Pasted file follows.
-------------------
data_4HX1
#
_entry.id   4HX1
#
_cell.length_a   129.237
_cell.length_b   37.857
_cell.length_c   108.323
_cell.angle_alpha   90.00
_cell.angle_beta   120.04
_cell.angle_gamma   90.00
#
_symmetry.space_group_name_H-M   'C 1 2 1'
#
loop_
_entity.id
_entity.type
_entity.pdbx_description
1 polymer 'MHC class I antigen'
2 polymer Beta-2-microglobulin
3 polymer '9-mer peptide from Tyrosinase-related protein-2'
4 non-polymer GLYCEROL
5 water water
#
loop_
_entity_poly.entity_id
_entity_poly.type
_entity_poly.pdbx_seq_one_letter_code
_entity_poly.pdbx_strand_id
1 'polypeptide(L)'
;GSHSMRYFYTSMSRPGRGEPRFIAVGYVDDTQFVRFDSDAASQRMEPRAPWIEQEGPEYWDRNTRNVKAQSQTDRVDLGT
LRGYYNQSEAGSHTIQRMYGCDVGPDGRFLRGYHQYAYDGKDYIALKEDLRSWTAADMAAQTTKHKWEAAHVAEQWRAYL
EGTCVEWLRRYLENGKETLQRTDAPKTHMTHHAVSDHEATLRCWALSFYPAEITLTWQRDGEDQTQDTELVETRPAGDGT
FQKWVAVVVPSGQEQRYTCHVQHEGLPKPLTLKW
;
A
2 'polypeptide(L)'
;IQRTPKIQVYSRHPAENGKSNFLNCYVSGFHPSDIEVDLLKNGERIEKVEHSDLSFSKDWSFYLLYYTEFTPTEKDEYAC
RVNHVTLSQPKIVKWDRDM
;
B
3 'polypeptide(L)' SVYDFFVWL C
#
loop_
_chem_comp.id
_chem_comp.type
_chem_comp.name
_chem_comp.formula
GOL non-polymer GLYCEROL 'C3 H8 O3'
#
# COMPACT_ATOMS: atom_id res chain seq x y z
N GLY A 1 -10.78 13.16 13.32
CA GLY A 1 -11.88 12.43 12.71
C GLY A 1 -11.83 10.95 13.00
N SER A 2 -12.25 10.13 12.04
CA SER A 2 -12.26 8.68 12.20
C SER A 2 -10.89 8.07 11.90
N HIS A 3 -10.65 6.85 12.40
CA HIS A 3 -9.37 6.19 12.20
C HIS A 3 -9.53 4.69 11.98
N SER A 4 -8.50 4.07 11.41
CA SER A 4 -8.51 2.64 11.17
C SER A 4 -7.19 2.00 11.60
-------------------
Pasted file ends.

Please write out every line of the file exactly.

data_4HX1
#
_entry.id   4HX1
#
_cell.length_a   129.237
_cell.length_b   37.857
_cell.length_c   108.323
_cell.angle_alpha   90.00
_cell.angle_beta   120.04
_cell.angle_gamma   90.00
#
_symmetry.space_group_name_H-M   'C 1 2 1'
#
loop_
_entity.id
_entity.type
_entity.pdbx_description
1 polymer 'MHC class I antigen'
2 polymer Beta-2-microglobulin
3 polymer '9-mer peptide from Tyrosinase-related protein-2'
4 non-polymer GLYCEROL
5 water water
#
loop_
_entity_poly.entity_id
_entity_poly.type
_entity_poly.pdbx_seq_one_letter_code
_entity_poly.pdbx_strand_id
1 'polypeptide(L)'
;GSHSMRYFYTSMSRPGRGEPRFIAVGYVDDTQFVRFDSDAASQRMEPRAPWIEQEGPEYWDRNTRNVKAQSQTDRVDLGT
LRGYYNQSEAGSHTIQRMYGCDVGPDGRFLRGYHQYAYDGKDYIALKEDLRSWTAADMAAQTTKHKWEAAHVAEQWRAYL
EGTCVEWLRRYLENGKETLQRTDAPKTHMTHHAVSDHEATLRCWALSFYPAEITLTWQRDGEDQTQDTELVETRPAGDGT
FQKWVAVVVPSGQEQRYTCHVQHEGLPKPLTLKW
;
A
2 'polypeptide(L)'
;IQRTPKIQVYSRHPAENGKSNFLNCYVSGFHPSDIEVDLLKNGERIEKVEHSDLSFSKDWSFYLLYYTEFTPTEKDEYAC
RVNHVTLSQPKIVKWDRDM
;
B
3 'polypeptide(L)' SVYDFFVWL C
#
loop_
_chem_comp.id
_chem_comp.type
_chem_comp.name
_chem_comp.formula
GOL non-polymer GLYCEROL 'C3 H8 O3'
#
# COMPACT_ATOMS: atom_id res chain seq x y z
N GLY A 1 -10.78 13.16 13.32
CA GLY A 1 -11.88 12.43 12.71
C GLY A 1 -11.83 10.95 13.00
N SER A 2 -12.25 10.13 12.04
CA SER A 2 -12.26 8.68 12.20
C SER A 2 -10.89 8.07 11.90
N HIS A 3 -10.65 6.85 12.40
CA HIS A 3 -9.37 6.19 12.20
C HIS A 3 -9.53 4.69 11.98
N SER A 4 -8.50 4.07 11.41
CA SER A 4 -8.51 2.64 11.17
C SER A 4 -7.19 2.00 11.60